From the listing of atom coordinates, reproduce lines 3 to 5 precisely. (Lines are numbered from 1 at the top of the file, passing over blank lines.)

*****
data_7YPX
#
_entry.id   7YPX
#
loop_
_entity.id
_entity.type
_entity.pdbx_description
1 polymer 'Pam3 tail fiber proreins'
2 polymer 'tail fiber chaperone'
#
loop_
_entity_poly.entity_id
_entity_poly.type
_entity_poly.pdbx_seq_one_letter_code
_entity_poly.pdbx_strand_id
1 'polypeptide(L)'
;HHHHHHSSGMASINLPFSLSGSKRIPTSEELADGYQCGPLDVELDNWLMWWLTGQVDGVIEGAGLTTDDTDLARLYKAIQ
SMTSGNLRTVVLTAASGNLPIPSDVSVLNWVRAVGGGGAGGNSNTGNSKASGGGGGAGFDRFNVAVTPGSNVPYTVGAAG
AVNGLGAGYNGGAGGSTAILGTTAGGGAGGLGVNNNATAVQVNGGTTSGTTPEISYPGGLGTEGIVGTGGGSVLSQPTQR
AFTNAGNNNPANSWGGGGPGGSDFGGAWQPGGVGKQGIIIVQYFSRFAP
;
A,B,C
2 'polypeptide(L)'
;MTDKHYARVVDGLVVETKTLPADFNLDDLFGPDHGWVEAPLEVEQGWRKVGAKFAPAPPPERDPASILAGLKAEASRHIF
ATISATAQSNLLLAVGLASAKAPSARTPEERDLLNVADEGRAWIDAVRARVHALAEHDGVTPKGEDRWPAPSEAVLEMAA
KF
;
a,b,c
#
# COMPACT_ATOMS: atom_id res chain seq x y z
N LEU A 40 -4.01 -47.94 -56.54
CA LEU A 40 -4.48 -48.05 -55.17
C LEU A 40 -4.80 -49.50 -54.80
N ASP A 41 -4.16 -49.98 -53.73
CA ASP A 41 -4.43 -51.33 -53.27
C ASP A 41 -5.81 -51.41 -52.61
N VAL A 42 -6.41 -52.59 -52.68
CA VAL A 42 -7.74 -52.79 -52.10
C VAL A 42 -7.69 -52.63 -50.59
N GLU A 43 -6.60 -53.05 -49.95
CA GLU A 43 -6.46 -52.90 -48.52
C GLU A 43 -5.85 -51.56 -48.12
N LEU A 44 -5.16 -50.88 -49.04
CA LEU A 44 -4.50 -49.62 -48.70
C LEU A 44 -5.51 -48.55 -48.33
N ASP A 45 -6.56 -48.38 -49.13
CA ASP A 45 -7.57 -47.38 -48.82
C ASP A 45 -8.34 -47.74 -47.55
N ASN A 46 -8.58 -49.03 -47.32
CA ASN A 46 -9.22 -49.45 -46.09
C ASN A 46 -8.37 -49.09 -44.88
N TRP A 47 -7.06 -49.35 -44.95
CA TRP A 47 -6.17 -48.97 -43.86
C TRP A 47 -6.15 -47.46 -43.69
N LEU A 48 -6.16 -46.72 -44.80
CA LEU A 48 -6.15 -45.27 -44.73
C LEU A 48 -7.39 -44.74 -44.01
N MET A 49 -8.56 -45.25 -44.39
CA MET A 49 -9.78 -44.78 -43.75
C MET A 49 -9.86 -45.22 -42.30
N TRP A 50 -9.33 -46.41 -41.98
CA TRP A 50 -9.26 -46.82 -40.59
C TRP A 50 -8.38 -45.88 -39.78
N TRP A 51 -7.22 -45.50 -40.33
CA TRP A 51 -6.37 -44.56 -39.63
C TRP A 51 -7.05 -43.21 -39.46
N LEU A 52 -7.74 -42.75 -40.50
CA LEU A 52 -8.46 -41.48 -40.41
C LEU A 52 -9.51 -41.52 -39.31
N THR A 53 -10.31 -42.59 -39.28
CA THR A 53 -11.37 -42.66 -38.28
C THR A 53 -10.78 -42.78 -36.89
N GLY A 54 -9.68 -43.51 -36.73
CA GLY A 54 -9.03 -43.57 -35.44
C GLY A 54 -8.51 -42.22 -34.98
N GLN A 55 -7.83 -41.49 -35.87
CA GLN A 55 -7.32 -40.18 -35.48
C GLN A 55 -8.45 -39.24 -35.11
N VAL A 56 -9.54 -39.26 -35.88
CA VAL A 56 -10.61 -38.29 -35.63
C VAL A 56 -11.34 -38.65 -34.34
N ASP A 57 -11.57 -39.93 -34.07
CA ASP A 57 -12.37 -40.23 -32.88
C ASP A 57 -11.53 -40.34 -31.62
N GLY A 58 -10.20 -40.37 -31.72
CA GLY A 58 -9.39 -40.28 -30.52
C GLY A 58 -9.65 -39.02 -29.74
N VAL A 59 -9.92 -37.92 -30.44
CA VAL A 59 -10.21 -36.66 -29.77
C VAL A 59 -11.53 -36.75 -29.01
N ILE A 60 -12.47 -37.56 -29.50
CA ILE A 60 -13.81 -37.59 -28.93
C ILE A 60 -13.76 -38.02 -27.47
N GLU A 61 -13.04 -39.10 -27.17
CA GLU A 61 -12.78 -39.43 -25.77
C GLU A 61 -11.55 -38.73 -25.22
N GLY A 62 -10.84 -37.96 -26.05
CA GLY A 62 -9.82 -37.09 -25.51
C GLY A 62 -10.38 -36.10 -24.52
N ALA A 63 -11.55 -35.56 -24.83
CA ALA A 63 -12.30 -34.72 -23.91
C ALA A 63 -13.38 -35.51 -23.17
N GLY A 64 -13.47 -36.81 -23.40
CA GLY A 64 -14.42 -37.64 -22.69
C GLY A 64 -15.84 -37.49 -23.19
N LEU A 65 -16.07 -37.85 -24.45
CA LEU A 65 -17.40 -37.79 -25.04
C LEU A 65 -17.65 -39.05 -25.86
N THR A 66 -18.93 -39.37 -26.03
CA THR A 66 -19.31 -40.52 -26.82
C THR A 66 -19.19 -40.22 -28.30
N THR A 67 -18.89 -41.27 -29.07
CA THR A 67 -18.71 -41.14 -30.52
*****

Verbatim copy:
_entry.id   7YPX
#
loop_